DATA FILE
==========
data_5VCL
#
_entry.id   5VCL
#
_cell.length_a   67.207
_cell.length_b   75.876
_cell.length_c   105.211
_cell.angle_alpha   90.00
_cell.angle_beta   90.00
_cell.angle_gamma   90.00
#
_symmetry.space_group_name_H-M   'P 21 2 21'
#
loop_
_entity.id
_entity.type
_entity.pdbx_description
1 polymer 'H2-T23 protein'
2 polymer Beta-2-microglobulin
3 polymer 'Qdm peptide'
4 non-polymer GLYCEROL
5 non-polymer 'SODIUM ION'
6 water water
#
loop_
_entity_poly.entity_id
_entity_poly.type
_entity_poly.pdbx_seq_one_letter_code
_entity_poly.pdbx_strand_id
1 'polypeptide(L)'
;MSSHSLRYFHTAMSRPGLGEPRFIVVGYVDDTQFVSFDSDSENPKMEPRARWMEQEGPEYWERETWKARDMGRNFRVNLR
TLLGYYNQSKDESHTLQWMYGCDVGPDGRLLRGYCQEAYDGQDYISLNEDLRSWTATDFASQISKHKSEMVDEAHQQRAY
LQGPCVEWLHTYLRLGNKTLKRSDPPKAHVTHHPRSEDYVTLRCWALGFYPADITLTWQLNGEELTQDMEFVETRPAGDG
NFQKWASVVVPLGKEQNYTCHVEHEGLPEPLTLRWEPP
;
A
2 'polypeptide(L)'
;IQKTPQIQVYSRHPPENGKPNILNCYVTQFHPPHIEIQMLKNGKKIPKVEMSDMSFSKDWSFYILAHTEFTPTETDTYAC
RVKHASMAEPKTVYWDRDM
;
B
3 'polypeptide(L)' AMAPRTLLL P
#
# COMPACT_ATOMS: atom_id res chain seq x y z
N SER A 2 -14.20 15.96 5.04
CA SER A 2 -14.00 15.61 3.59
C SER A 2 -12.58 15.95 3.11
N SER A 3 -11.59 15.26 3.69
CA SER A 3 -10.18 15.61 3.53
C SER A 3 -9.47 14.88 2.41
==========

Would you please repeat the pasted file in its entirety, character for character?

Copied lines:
data_5VCL
#
_entry.id   5VCL
#
_cell.length_a   67.207
_cell.length_b   75.876
_cell.length_c   105.211
_cell.angle_alpha   90.00
_cell.angle_beta   90.00
_cell.angle_gamma   90.00
#
_symmetry.space_group_name_H-M   'P 21 2 21'
#
loop_
_entity.id
_entity.type
_entity.pdbx_description
1 polymer 'H2-T23 protein'
2 polymer Beta-2-microglobulin
3 polymer 'Qdm peptide'
4 non-polymer GLYCEROL
5 non-polymer 'SODIUM ION'
6 water water
#
loop_
_entity_poly.entity_id
_entity_poly.type
_entity_poly.pdbx_seq_one_letter_code
_entity_poly.pdbx_strand_id
1 'polypeptide(L)'
;MSSHSLRYFHTAMSRPGLGEPRFIVVGYVDDTQFVSFDSDSENPKMEPRARWMEQEGPEYWERETWKARDMGRNFRVNLR
TLLGYYNQSKDESHTLQWMYGCDVGPDGRLLRGYCQEAYDGQDYISLNEDLRSWTATDFASQISKHKSEMVDEAHQQRAY
LQGPCVEWLHTYLRLGNKTLKRSDPPKAHVTHHPRSEDYVTLRCWALGFYPADITLTWQLNGEELTQDMEFVETRPAGDG
NFQKWASVVVPLGKEQNYTCHVEHEGLPEPLTLRWEPP
;
A
2 'polypeptide(L)'
;IQKTPQIQVYSRHPPENGKPNILNCYVTQFHPPHIEIQMLKNGKKIPKVEMSDMSFSKDWSFYILAHTEFTPTETDTYAC
RVKHASMAEPKTVYWDRDM
;
B
3 'polypeptide(L)' AMAPRTLLL P
#
# COMPACT_ATOMS: atom_id res chain seq x y z
N SER A 2 -14.20 15.96 5.04
CA SER A 2 -14.00 15.61 3.59
C SER A 2 -12.58 15.95 3.11
N SER A 3 -11.59 15.26 3.69
CA SER A 3 -10.18 15.61 3.53
C SER A 3 -9.47 14.88 2.41